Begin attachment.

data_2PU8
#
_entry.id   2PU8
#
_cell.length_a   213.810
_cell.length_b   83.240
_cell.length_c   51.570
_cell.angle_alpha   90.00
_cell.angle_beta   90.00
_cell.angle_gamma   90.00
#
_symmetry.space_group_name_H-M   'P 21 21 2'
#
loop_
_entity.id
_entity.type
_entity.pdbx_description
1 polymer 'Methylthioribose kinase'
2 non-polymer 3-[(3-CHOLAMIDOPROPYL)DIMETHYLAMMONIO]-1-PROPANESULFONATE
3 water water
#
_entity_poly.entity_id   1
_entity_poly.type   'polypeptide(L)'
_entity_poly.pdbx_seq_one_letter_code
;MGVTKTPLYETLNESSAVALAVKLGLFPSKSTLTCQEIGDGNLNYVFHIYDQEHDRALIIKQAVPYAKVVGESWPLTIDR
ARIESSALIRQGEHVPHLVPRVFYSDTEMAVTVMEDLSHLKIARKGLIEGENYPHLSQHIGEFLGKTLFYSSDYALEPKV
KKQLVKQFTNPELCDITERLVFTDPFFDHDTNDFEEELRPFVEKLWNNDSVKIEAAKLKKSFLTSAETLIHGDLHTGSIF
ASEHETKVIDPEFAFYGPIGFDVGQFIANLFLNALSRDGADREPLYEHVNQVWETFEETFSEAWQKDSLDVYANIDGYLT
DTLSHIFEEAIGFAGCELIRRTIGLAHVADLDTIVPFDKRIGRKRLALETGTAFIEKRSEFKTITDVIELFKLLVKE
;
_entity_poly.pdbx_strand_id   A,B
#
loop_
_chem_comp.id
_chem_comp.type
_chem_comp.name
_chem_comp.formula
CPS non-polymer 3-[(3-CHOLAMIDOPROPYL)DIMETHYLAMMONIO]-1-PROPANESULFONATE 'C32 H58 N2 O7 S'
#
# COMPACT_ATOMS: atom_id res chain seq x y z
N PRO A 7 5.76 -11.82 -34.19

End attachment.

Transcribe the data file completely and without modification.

data_2PU8
#
_entry.id   2PU8
#
_cell.length_a   213.810
_cell.length_b   83.240
_cell.length_c   51.570
_cell.angle_alpha   90.00
_cell.angle_beta   90.00
_cell.angle_gamma   90.00
#
_symmetry.space_group_name_H-M   'P 21 21 2'
#
loop_
_entity.id
_entity.type
_entity.pdbx_description
1 polymer 'Methylthioribose kinase'
2 non-polymer 3-[(3-CHOLAMIDOPROPYL)DIMETHYLAMMONIO]-1-PROPANESULFONATE
3 water water
#
_entity_poly.entity_id   1
_entity_poly.type   'polypeptide(L)'
_entity_poly.pdbx_seq_one_letter_code
;MGVTKTPLYETLNESSAVALAVKLGLFPSKSTLTCQEIGDGNLNYVFHIYDQEHDRALIIKQAVPYAKVVGESWPLTIDR
ARIESSALIRQGEHVPHLVPRVFYSDTEMAVTVMEDLSHLKIARKGLIEGENYPHLSQHIGEFLGKTLFYSSDYALEPKV
KKQLVKQFTNPELCDITERLVFTDPFFDHDTNDFEEELRPFVEKLWNNDSVKIEAAKLKKSFLTSAETLIHGDLHTGSIF
ASEHETKVIDPEFAFYGPIGFDVGQFIANLFLNALSRDGADREPLYEHVNQVWETFEETFSEAWQKDSLDVYANIDGYLT
DTLSHIFEEAIGFAGCELIRRTIGLAHVADLDTIVPFDKRIGRKRLALETGTAFIEKRSEFKTITDVIELFKLLVKE
;
_entity_poly.pdbx_strand_id   A,B
#
loop_
_chem_comp.id
_chem_comp.type
_chem_comp.name
_chem_comp.formula
CPS non-polymer 3-[(3-CHOLAMIDOPROPYL)DIMETHYLAMMONIO]-1-PROPANESULFONATE 'C32 H58 N2 O7 S'
#
# COMPACT_ATOMS: atom_id res chain seq x y z
N PRO A 7 5.76 -11.82 -34.19